An amalgamation of engineering and artistry

Python Notes


Python is a high-level programming language.


  • Suppose you've got a module "" which contains a "def foo()". The fully qualified name of that foo function is "". In this way, various Python modules can name their functions and variables whatever they want, and the variable names won't conflict — is different from In the Python vocabulary, we'd say that binky, module1, and module2 each have their own "namespaces," which as you can guess are variable name-to-object bindings.

  • input() function always returns a string, even if the user enters a number.

  • Precedence order of Boolean Operators - not,and,or

  • An integer can be equal to a floating point.

>>> 42 == '42'
>>> 42 == 42.0
>>> 42.0 == 0042.000
  • At most only one of the clauses (in flow-control statement) will be executed, and for elif statements, the order matters!

  • When the program execution reaches a continue statement, the program execution immediately jumps back to the start of the loop and reevaluates the loop’s condition.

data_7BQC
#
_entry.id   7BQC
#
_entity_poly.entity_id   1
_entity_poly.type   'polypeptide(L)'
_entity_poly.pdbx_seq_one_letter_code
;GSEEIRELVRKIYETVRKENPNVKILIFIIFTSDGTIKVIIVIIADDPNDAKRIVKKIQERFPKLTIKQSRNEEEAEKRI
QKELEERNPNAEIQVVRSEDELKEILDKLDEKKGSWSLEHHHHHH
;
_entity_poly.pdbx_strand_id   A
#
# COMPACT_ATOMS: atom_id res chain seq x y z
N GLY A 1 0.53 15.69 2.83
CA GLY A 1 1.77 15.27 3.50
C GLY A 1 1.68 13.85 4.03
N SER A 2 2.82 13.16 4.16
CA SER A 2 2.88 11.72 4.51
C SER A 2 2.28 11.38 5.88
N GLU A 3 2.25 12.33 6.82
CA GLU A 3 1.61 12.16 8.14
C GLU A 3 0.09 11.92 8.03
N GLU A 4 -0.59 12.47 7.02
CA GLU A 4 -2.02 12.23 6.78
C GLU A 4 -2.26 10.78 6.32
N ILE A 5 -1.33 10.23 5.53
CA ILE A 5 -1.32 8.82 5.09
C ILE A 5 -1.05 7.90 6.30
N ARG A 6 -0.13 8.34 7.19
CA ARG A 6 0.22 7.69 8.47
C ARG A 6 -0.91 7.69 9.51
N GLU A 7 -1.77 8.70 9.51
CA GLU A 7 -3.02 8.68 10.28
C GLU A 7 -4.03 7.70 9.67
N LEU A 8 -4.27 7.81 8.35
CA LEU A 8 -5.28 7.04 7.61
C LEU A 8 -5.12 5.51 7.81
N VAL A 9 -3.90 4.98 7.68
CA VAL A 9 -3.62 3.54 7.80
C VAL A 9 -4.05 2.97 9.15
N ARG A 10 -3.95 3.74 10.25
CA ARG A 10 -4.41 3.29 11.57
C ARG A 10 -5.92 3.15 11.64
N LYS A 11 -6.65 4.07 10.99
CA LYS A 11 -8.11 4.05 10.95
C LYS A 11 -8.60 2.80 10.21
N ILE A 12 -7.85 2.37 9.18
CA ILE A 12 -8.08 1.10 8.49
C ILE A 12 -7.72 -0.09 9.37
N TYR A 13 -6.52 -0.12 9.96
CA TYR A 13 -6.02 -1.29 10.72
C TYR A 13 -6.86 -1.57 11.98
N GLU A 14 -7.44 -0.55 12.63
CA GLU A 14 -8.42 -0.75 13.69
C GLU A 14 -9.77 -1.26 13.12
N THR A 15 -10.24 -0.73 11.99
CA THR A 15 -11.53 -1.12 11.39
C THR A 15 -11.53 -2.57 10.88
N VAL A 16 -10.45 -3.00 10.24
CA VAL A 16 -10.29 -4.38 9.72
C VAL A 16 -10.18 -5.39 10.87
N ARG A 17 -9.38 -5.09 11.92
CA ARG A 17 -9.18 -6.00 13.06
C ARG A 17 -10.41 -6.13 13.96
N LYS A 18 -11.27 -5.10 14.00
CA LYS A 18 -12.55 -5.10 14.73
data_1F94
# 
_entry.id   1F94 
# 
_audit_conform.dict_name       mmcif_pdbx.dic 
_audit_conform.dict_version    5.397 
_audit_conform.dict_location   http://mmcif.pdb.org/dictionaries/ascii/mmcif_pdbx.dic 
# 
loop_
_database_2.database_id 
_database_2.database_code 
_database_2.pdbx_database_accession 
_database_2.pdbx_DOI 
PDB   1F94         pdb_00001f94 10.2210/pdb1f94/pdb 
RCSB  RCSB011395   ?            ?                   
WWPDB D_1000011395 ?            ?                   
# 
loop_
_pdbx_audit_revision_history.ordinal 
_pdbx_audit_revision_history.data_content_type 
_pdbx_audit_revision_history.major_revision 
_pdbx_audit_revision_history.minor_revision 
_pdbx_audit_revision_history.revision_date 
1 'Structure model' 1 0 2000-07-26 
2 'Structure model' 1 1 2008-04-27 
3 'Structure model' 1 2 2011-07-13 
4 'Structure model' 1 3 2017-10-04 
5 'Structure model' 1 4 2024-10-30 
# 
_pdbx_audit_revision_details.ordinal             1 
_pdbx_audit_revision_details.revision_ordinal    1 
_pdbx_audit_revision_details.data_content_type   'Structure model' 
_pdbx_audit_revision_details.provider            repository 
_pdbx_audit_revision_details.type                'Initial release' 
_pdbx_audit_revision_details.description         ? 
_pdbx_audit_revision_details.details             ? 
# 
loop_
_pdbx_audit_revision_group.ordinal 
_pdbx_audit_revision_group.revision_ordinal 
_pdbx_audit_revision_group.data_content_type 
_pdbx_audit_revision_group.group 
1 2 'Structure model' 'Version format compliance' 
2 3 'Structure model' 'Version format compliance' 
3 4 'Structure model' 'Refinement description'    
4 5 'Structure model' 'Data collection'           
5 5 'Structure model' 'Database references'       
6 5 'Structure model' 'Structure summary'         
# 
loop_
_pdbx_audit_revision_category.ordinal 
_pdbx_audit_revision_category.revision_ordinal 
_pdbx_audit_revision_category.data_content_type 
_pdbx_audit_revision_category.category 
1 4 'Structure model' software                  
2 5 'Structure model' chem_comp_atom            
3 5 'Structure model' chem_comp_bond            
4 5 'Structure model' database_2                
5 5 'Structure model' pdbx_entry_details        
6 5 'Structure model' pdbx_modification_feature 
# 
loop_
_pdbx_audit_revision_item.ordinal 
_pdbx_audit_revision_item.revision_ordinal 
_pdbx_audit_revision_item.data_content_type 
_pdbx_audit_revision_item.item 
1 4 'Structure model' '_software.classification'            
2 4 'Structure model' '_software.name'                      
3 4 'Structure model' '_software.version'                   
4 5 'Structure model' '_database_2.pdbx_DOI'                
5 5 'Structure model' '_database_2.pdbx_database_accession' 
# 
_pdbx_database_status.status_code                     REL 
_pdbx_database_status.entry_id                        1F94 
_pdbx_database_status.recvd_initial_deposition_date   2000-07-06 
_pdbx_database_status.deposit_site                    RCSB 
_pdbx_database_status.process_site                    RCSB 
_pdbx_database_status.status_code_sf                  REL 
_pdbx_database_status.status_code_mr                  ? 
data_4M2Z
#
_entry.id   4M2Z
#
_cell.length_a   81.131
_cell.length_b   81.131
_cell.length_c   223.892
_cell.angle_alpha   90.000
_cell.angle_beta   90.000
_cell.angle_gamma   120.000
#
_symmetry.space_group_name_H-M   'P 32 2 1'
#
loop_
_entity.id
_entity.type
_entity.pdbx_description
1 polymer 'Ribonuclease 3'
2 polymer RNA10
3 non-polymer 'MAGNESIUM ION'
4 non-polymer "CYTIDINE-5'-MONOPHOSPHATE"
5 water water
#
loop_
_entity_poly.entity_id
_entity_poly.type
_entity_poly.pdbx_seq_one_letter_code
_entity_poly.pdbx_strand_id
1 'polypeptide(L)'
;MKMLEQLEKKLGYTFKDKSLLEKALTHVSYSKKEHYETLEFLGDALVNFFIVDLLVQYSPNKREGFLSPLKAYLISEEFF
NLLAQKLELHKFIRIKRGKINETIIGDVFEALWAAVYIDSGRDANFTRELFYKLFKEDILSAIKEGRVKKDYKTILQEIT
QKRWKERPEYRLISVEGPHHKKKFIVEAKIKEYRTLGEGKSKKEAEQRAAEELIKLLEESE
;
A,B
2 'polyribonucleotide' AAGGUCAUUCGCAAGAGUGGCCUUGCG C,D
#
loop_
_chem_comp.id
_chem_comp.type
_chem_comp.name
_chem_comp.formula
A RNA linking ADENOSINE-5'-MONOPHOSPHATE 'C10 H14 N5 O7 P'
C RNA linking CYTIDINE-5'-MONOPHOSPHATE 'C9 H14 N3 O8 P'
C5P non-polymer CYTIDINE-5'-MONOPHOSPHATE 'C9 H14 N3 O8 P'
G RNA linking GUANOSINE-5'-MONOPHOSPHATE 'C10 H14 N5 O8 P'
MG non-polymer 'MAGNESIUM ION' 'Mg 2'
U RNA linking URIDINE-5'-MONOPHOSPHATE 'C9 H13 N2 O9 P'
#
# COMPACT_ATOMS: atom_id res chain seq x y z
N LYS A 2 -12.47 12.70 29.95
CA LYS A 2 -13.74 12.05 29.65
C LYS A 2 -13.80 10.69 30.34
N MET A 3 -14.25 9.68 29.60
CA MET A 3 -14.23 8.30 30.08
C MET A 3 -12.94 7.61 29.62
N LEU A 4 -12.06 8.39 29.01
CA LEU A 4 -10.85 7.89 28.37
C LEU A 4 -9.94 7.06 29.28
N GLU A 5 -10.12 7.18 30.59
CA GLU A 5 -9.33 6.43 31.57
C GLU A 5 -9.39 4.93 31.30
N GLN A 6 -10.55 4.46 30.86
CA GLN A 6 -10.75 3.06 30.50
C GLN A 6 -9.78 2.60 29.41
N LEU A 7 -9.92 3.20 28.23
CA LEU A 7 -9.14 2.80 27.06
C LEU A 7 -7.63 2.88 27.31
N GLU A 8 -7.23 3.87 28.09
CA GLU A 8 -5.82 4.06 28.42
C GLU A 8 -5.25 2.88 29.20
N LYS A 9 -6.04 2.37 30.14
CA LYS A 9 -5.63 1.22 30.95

Different methods available for str object -

  • s.lower(), s.upper() -- returns the lowercase or uppercase version of the string

  • s.strip()-- returns a string with whitespace removed from the start and end

  • s.isalpha()/s.isdigit()/s.isspace()... -- tests if all the string chars are in the various character classes

  • s.startswith('other'), s.endswith('other') -- tests if the string starts or ends with the given other string

  • s.find('other') -- searches for the given other string (not a regular expression) within s, and returns the first index where it begins or -1 if not found

  • s.replace('old', 'new') -- returns a string where all occurrences of 'old' have been replaced by 'new'

  • s.split('delim') -- returns a list of substrings separated by the given delimiter. The delimiter is not a regular expression, it's just text. 'aaa,bbb,ccc'.split(',') -> ['aaa', 'bbb', 'ccc']. As a convenient special case s.split() (with no arguments) splits on all whitespace chars.